How Methadone Works?


The number of people addicted to opioids has significantly increased in recent years with the opioid epidemic spreading across the country in a seemingly uncontrollable manner. However, addiction treatment centers and physicians have several therapies available for their patients, including some medication-based therapies that are approved by the Food and Drug Administration of the United States. One such option is methadone, which over 300,000 people in the U.S. now take every year for addictions. Methadone is frequently used because it has been evidenced to aid in the weaning off of addictive, illegal drugs. Also, methadone administration is prevalent in relapse prevention. 

What is Methadone?

Methadone, a weak opioid, is an agonist that aids in the weaning off of stronger opioids, such as heroin, by reducing cravings. Unlike opiates, which come from opium in plants, methadone is a synthetic treatment option.

Methadone was first produced by German doctors in the 1940s for treating pain.  While it certainly can be used for pain reduction, recent studies have shown that it has a higher likelihood of being abused when used for this purpose. On the other hand, when used for opioid addictions, it has shown itself to be quite useful.

For what is Methadone used?

Methadone is used as a single part of an effective opioid addiction treatment plan. It should not be used solely but should be part of a plan that includes nontherapeutic options, such as counseling. This increases the likelihood that treatment will be successful long-term and that the individual will not relapse.

Methadone administration is generally not considered a permanent, long-term treatment option, as serious physical issues, such as breathing problems, may ensue. For example, in women, menstruation and overall reproductive health may be adversely affected.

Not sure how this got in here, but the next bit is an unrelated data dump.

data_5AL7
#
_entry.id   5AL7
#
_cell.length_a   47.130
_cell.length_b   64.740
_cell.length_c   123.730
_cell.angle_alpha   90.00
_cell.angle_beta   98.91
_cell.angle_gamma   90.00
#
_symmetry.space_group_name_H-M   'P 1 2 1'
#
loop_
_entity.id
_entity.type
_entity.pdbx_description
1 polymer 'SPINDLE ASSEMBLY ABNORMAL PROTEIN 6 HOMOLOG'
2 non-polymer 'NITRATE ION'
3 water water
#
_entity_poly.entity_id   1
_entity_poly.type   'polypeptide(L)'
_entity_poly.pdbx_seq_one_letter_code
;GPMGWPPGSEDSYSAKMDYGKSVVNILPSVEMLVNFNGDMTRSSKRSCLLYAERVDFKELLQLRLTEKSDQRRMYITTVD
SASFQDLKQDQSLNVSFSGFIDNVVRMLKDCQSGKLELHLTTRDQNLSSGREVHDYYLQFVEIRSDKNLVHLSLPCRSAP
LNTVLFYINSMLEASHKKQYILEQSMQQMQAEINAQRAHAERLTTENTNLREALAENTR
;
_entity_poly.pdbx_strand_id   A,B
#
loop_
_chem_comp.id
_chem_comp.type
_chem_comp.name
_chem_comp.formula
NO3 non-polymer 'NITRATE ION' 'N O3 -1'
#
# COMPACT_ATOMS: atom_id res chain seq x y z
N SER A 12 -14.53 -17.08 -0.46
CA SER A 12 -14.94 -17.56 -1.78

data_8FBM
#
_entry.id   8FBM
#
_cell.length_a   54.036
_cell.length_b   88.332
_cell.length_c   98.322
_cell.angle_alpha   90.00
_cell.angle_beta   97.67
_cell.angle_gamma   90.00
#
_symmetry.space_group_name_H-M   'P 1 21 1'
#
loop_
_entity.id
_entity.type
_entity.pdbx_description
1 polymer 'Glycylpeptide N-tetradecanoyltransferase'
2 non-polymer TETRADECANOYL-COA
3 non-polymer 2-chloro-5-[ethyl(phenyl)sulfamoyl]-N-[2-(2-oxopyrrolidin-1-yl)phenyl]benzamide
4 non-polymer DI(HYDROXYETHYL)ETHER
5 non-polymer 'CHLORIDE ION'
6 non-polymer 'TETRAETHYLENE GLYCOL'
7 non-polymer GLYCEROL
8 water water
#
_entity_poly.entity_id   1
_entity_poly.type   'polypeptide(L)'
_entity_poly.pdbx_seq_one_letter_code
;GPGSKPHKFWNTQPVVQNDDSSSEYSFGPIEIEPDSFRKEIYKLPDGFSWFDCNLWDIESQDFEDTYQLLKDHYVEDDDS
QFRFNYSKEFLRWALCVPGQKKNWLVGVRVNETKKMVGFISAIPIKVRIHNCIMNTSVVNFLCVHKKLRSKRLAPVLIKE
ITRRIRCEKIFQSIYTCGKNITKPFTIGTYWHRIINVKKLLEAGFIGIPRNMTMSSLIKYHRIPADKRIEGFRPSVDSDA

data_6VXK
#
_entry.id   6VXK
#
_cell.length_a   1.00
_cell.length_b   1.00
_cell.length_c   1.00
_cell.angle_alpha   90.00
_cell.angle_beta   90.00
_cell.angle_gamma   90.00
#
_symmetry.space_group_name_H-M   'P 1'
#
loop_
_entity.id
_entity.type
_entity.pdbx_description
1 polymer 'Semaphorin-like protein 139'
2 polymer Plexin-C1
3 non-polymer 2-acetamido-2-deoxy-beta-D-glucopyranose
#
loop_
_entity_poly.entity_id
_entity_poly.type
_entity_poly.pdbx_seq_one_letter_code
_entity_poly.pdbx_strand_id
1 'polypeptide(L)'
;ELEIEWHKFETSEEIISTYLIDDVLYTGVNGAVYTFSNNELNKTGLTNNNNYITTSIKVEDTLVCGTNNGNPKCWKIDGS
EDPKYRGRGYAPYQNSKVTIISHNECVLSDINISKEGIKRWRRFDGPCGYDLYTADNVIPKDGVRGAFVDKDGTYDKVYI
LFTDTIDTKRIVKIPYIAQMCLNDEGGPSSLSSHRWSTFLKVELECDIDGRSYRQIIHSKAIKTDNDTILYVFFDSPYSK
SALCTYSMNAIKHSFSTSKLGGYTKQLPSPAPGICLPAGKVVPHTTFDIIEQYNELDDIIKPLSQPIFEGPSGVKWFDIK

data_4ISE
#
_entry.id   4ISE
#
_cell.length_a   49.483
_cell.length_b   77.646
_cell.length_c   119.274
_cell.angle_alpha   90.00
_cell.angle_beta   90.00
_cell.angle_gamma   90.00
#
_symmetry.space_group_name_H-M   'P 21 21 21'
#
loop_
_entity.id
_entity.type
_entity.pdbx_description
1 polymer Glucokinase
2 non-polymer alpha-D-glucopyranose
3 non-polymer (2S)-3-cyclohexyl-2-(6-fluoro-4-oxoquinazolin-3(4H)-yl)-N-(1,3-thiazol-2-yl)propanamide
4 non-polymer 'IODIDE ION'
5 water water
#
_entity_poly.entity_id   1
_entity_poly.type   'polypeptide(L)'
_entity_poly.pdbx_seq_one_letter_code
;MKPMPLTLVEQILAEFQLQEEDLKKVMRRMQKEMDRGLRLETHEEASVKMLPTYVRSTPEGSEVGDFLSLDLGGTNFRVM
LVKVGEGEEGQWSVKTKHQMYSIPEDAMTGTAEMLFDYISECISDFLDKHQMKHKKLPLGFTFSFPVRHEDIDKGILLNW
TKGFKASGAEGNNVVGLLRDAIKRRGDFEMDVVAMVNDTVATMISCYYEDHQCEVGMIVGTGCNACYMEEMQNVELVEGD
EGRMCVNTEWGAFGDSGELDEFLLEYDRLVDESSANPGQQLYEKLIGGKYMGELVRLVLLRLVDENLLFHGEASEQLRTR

How does Methadone help?

When an individual takes methadone, normal functioning cognitive mechanisms may be altered, in the sense that pain is perceived differently. Therefore, a person’s response will differ from that of the mechanistic actions of opioids. In contrast to the immediate, pleasurable response within the brain’s limbic system that is modulated by drugs such as morphine, oxycodone, or heroin, methadone administration aids in decreasing those symptoms that are often part of opioid withdrawal.

Therefore, patients will not experience euphoria or cravings that they would normally have when not taking opioids. The methadone binds to specific postsynaptic receptors in the brain, outcompeting normal binding functionality.

How is Methadone given?

Methadone is solely prescribed by an approved physician and is a part of a complete rehabilitation program. Methadone varies in form, being administered as either a pill, wafer, or a liquid, tailored to the patient’s preferences and needs. To decrease the risk for methadone abuse, most doctors choose to give the drug daily to patients at a clinic or rehab center. Additionally, this helps promote accountability and ensures that the patient is no longer abusing other drugs.

How is Methadone dosed?

Methadone is nearly always given for a minimum of one year, and most people remain on this therapy for much longer than this. However, because of the addictive nature of methadone, the patient-provider relationship should be respected, prioritized, and upheld.

Most people will begin with a low dose of methadone. If one continues to have cravings or notices withdrawal symptoms, the doctor may gradually raise the daily dose until the patient reaches a homeostatic state.

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